This personality redux leads to some of the biggest frustrations in my paleo journey.
Frankly, the teenagers have been much easier to convert than the little one. I suspect it is because they still have some control over their food, since they can cook for themselves, whereas the grade schooler is pretty much stuck with whatever I choose to make.
After I have spent time working hard on dinner, only to be greeted by “ugh!” when I bring it to the table —  “I don’t care for it” if she remembers her manners — it’s infuriating.
More than once I have had to sternly remind myself that it is not about me, I am not my food, and she is not being a pill just because she can. Furthermore, it’s not as if she will starve: we offer a bowl of plain yogurt as the alternative if she doesn’t want what is being served for dinner.  Sometimes, we go through a lot of yogurt.

My girl also loves mac and cheese the way I loved cinnamon toast at her age. I can’t fault her for that – she has a kid’s palate, and it’s pretty much the perfect combination for a kid’s tastes. I continue trying new things, aiming to keep her diet more paleo/primal than not, and that is good enough for now. *

Still, there have been some dinner successes, and I cherish those. Our top ones are:

I’m sure there are more, but at this moment, my little cave baby is trying to rip a chunk of my flesh away with every single one of his six teeth; a sign to stop if ever there were one.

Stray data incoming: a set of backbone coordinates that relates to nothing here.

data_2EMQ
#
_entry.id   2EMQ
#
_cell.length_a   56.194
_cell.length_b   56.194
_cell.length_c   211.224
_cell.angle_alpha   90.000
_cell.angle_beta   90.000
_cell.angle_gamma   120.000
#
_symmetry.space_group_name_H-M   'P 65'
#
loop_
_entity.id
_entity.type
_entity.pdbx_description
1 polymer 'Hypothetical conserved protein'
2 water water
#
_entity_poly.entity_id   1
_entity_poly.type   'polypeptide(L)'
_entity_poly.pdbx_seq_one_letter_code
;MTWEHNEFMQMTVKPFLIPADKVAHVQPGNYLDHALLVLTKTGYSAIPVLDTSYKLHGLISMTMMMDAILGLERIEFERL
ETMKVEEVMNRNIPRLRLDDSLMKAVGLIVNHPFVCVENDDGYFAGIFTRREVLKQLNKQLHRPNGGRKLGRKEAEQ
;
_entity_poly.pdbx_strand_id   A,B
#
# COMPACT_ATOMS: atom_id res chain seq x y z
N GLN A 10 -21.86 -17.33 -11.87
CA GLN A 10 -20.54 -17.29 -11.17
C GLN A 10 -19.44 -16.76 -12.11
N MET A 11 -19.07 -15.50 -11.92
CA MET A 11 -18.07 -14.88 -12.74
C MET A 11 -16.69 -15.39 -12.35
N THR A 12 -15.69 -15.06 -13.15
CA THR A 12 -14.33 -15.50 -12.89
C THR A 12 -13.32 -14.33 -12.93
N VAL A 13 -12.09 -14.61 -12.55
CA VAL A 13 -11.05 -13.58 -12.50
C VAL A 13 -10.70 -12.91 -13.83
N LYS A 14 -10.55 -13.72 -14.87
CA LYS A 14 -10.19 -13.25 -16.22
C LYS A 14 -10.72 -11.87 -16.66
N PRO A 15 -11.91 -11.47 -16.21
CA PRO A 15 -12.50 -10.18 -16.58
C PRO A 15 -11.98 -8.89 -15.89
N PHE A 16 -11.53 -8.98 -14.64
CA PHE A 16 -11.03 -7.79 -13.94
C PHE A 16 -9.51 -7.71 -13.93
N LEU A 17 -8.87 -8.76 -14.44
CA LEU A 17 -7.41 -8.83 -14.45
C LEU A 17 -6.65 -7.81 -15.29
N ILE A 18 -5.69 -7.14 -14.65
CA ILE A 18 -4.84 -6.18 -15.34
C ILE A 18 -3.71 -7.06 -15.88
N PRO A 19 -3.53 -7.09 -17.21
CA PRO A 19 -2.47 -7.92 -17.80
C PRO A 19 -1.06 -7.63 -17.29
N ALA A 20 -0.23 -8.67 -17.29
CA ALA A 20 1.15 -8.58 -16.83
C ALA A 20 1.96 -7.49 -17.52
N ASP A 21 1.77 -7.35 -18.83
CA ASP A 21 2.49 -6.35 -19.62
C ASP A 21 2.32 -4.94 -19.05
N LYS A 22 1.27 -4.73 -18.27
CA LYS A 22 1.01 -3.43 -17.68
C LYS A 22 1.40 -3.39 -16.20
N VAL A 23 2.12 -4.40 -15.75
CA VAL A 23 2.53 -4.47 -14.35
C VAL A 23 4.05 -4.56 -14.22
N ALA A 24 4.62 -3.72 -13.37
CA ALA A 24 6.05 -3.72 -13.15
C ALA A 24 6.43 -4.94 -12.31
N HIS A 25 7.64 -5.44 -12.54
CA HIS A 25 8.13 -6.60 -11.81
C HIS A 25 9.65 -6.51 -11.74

I will revisit this list as more things come to me.

What about you? If you have any sure-fire recipes for picky kids, what are they?

*If you have a really sensitive, picky kid, check out this great guest post on PaleoParents; it’s all about feeding a child with sensory processing disorder and autism.

Cinnamon Spice Nut Butter

Cinnamon Spice Nut Butter | Paleo + Life

When I was a kid, I loved cinnamon toast. Loved. And when I say loved, I mean that if there had been a choice between cinnamon toast and some of the relatives, well, let’s just say that my family might have been considerably smaller.
It was one of the first dishes I ever learned to make. We’d butter pieces of white bread, sprinkle tons of cinnamon and sugar on top, and stick it under the broiler. Impatiently, we ‘d check on it about every twenty seconds. This was practical as well: our toast would go from pale white to crusted black in the blink of an eye.
When it was finally done, we’d cram every last bite into our mouths, still piping hot, not caring even a little bit that it was just shy of burnt on the top and rare on the bottom. It was hot, sweet, cinnamon-flavored bliss.